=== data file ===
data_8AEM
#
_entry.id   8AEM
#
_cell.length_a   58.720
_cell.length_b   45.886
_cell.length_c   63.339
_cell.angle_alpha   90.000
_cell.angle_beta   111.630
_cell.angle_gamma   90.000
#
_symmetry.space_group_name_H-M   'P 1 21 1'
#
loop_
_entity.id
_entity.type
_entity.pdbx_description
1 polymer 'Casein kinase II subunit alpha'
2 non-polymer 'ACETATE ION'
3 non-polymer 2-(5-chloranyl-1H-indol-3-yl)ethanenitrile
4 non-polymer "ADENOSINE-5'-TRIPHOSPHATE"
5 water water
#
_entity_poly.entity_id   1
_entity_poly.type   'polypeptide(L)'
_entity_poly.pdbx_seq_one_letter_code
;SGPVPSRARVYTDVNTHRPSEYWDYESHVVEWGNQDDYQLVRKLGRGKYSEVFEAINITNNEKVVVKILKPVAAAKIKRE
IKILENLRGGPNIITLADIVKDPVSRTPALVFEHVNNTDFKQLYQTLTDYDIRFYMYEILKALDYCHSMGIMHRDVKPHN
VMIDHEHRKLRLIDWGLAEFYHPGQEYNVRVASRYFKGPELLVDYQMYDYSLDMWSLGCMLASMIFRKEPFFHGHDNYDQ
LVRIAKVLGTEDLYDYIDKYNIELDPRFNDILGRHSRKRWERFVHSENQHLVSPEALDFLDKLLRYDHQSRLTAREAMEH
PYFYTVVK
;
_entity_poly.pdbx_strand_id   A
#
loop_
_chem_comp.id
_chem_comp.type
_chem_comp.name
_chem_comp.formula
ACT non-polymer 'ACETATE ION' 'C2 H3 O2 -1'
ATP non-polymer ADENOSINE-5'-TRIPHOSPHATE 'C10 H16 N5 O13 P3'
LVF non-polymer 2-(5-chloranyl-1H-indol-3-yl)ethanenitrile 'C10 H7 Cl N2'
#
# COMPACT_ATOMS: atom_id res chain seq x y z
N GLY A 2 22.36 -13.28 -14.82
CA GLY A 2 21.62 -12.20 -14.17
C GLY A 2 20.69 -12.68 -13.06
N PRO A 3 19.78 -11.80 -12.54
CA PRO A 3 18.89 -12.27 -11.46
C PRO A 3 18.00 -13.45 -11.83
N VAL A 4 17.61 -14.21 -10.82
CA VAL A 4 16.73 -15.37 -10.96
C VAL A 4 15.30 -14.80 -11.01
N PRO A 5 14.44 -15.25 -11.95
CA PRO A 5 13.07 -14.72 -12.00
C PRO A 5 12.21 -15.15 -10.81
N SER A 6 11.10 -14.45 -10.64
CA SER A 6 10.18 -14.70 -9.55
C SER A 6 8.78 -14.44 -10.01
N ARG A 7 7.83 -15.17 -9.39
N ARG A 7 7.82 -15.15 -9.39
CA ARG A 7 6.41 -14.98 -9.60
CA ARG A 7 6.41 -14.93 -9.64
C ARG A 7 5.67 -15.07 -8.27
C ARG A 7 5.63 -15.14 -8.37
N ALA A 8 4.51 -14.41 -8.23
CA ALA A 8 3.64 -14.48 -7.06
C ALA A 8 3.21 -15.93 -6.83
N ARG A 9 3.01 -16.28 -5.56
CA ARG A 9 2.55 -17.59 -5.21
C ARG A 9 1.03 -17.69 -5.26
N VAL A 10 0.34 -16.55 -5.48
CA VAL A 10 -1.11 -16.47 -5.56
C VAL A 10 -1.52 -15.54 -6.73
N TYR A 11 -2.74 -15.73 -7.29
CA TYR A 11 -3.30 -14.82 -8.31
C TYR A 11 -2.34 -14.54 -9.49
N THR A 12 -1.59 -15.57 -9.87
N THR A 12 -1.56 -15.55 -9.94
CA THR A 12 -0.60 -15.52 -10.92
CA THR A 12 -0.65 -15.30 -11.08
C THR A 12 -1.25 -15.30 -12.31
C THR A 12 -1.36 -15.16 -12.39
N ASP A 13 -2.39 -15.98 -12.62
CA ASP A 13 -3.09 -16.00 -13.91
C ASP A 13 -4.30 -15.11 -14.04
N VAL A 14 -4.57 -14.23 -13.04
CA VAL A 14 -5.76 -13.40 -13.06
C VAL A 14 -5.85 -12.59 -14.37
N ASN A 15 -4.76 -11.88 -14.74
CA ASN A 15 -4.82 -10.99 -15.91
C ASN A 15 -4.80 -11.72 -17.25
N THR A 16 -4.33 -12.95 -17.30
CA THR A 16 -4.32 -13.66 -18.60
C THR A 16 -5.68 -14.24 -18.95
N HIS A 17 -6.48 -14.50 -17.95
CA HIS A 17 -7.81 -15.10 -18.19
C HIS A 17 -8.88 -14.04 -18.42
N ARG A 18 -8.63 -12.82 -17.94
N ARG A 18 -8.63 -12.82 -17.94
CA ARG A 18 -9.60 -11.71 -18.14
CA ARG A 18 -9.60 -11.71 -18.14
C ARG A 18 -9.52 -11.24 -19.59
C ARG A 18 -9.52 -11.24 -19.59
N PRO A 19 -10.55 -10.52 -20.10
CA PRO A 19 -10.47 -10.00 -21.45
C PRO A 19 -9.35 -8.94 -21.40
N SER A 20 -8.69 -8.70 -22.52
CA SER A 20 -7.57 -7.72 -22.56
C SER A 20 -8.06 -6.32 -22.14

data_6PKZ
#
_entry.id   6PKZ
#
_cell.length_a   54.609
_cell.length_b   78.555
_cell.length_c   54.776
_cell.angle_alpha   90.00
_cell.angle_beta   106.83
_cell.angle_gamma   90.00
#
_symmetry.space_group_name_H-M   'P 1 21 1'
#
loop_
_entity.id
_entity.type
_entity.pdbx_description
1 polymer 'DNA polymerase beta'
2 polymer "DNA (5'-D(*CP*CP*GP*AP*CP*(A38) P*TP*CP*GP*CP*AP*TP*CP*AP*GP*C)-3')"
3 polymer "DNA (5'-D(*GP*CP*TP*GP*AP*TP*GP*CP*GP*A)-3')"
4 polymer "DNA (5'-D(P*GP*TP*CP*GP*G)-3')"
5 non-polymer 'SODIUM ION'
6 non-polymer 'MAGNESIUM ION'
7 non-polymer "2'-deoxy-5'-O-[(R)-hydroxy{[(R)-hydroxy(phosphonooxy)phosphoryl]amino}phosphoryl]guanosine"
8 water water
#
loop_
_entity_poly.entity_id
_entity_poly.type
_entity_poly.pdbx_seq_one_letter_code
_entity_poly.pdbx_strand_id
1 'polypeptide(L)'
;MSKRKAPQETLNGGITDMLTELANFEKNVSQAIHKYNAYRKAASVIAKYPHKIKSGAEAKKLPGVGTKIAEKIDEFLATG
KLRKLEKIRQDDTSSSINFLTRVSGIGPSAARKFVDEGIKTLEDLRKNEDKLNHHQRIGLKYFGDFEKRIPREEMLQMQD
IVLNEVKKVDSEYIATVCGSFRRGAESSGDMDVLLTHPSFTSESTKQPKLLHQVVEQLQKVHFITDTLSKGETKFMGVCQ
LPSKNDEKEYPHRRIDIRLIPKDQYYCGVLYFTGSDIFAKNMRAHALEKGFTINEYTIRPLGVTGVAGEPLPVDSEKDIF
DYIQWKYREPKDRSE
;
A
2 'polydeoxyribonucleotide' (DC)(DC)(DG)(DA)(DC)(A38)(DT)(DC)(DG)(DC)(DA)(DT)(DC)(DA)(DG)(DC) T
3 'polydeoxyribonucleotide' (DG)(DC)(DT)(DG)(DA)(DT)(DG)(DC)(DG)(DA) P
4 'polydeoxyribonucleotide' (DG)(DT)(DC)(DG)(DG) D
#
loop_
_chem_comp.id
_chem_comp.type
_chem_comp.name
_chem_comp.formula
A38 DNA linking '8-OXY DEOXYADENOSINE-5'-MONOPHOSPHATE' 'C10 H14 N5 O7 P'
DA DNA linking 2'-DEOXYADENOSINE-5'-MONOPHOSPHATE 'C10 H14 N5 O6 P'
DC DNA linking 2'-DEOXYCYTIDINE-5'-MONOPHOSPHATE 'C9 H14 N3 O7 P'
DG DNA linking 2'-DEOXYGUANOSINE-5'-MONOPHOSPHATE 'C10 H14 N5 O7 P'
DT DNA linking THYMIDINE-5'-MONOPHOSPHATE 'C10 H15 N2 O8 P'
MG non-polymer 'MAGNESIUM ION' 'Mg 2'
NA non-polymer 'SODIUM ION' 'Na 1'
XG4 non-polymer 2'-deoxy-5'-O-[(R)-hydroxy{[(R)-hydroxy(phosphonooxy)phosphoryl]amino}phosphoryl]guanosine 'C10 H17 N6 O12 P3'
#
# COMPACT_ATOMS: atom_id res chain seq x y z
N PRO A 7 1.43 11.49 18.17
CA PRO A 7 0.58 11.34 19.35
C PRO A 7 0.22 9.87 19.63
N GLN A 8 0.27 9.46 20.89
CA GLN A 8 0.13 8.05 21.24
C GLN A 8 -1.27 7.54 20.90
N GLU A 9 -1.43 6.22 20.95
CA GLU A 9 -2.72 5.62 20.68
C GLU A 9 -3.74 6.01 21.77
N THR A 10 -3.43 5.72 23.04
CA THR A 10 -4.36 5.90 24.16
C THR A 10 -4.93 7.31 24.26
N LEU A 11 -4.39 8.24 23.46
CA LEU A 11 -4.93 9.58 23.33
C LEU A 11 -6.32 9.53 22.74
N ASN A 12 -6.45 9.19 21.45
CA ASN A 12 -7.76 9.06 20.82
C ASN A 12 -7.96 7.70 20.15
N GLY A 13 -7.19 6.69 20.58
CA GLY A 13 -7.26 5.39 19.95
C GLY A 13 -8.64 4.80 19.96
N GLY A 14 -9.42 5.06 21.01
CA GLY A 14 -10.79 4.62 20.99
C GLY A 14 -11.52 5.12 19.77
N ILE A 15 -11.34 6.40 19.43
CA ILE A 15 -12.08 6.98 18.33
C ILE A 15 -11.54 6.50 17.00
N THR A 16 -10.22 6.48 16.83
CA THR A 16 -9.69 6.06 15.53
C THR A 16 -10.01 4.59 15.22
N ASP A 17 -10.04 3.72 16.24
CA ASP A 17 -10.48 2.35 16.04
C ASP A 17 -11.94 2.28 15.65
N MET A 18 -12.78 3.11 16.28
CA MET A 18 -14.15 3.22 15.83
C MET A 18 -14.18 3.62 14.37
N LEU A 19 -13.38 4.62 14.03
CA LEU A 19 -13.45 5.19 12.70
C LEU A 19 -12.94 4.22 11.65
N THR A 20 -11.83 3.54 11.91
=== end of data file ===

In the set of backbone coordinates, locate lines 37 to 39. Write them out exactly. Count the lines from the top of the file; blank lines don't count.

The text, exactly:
_chem_comp.type
_chem_comp.name
_chem_comp.formula